Further along the road you’ll find Agnes who is a beef farmer. Agnes is awesome! She loves being a farmer and you can tell it every time you talk to her! Agnes loves sharing her knowledge, which is a real bonus for a citiot (city idiot) like me. She has been unbelievably gracious in giving me straw and hay, and most importantly explaining the difference to me. She also tells what she’s planting and explains the reasoning behind it. This is how I learned that when farmers plant things like wheat, they “underseed” with clover. As I discuss in “The All You Can Eat Gardening Handbook”, clover fixes nitrogen from the air. It also grows fairly low the first year. So while the wheat is growing tall to be cut off by a combine, the clover stays low replenishing the soil. Then you can turn that under and have your soil as healthy as when you started. This is a screen photo capture of Agnes from our DVD called “Biodiesel Basics.” She graciously consented to drive around on her tractor for a part of the DVD. Not only does she control a roundbale with the precision of a fighter pilot, Michelle noted that she was wearing earrings as she did so.
Agnes’ neighbor Mavis is a hardworking, energetic font of general country knowledge. Apart from her daytime job she keeps busy cutting the firewood to heat her house, tends to her horses and chickens and I often meet her at the scrap pile at the local saw mill. She picks up kindling for some of her older friends who are unable to get their own wood. Once when we were picking up a load of manure from her she showed us her Aracauna chickens that lay green eggs! No really – green eggs! I thought it was just a Dr. Zuess thing. Turns out, I do like green eggs. I would eat them in a box, with a fox…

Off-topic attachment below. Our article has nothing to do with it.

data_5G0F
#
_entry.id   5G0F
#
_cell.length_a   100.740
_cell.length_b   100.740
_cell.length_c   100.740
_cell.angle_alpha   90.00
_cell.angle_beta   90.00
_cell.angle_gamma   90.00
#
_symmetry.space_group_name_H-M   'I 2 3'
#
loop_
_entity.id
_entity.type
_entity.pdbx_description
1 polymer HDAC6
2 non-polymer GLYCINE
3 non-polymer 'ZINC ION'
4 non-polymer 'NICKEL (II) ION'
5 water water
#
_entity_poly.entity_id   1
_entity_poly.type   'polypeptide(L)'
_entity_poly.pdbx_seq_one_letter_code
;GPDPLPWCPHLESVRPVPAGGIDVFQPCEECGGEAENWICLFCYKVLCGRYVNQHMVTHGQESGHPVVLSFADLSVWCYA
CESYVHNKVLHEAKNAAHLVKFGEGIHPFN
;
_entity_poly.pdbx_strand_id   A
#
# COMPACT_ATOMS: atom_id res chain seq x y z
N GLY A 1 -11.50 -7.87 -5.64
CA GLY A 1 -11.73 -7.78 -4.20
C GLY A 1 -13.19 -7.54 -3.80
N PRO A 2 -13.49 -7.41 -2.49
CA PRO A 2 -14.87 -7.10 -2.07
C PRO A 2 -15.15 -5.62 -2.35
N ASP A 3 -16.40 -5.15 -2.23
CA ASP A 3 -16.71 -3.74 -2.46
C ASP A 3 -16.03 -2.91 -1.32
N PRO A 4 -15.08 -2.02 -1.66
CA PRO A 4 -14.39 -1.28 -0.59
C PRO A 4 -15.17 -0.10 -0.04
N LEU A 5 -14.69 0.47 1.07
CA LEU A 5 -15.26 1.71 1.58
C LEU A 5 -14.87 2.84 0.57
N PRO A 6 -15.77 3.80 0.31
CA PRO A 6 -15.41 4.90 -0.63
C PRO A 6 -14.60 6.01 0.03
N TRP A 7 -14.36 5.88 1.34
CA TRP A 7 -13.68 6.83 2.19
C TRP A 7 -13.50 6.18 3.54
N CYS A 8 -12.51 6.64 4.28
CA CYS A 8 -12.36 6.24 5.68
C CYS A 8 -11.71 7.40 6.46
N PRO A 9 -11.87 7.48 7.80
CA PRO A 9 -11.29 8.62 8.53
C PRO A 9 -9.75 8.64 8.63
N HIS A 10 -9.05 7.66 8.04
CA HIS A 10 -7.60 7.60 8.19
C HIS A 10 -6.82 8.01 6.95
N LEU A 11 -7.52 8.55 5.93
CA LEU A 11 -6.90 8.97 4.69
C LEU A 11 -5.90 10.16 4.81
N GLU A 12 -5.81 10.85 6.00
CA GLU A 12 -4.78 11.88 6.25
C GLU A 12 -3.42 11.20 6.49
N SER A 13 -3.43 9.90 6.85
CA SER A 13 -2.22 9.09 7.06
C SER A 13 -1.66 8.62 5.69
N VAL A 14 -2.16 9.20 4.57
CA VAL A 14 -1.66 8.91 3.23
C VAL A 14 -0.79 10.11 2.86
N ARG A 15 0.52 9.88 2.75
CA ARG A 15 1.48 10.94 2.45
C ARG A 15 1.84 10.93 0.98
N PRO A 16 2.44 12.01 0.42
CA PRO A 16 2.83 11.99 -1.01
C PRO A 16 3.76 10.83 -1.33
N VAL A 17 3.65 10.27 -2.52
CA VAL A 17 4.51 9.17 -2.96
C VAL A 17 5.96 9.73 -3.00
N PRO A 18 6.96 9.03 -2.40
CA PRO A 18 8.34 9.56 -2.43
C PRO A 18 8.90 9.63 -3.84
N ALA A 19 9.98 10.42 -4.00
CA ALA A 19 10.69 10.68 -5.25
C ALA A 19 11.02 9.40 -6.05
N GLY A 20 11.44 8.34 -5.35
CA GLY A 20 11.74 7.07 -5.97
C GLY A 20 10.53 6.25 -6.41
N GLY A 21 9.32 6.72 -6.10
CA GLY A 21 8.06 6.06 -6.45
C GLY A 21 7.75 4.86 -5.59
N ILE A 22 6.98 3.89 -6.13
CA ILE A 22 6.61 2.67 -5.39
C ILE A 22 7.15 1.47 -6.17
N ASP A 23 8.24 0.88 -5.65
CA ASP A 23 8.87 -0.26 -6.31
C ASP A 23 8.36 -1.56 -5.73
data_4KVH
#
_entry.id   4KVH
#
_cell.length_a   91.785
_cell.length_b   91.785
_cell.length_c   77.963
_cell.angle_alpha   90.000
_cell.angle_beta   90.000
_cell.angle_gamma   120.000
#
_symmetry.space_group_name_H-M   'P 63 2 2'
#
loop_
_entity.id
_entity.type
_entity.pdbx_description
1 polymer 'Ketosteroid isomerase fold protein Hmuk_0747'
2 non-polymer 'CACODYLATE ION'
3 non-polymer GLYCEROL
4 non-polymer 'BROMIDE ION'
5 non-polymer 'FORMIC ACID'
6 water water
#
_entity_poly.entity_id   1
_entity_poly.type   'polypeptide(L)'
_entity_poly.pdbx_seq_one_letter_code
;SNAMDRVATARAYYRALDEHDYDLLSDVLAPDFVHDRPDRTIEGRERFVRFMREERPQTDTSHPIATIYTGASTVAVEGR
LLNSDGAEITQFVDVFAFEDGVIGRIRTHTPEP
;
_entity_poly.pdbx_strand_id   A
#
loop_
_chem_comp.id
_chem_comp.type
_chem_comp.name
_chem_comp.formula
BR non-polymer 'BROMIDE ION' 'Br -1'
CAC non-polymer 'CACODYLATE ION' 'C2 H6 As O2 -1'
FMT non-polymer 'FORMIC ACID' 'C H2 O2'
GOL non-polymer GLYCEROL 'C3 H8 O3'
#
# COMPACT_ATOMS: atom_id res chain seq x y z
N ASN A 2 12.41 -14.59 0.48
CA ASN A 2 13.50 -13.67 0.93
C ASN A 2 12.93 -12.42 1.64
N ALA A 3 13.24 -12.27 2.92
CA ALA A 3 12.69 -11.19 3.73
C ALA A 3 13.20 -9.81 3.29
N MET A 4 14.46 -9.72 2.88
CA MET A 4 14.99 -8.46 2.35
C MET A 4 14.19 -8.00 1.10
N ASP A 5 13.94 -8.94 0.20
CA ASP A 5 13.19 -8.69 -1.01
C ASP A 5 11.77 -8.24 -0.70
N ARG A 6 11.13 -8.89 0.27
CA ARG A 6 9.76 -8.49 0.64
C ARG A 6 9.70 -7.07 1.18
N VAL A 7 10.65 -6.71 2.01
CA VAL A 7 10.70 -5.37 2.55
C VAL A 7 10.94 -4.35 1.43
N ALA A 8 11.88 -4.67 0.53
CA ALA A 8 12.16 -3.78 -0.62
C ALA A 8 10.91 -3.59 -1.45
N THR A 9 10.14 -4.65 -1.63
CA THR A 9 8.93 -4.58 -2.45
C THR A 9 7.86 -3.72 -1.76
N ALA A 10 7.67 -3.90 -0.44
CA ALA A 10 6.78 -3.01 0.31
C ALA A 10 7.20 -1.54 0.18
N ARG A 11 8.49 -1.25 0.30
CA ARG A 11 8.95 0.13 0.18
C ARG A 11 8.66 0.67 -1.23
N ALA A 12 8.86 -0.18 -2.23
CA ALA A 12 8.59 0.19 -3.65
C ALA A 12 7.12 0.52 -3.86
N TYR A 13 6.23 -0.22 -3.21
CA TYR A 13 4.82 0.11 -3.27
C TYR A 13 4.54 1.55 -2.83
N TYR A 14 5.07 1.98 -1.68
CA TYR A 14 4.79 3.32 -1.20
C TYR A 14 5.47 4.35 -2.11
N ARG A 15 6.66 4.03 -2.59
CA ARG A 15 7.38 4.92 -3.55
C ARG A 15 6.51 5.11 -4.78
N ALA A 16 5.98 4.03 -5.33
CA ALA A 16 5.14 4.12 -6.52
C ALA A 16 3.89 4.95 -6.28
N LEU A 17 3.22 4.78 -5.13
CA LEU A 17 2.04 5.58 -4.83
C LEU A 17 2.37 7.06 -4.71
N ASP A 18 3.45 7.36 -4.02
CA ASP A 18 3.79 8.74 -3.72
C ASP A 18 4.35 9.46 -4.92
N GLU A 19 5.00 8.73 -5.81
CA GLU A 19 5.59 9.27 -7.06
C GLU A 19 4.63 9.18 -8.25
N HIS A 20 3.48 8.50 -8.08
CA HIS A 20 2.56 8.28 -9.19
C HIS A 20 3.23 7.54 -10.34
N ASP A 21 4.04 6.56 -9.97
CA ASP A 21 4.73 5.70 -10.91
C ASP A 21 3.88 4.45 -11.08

A little further along Mountain Road we meet “Faith” who moved to the middle of no-where with her husband Mike in the late 60’s. When Mike wasn’t creating a well-known cross-country ski park in the 70’s and selling insurance to trailer parks, he was building helicopters. As I understand it Faith started raising her family before electricity poles made it to their house. She must have felt like Catherine Parr-Trail in the early years only nowadays her husband is out buzzing my wind turbine in his helicopter rather than tending to his crops.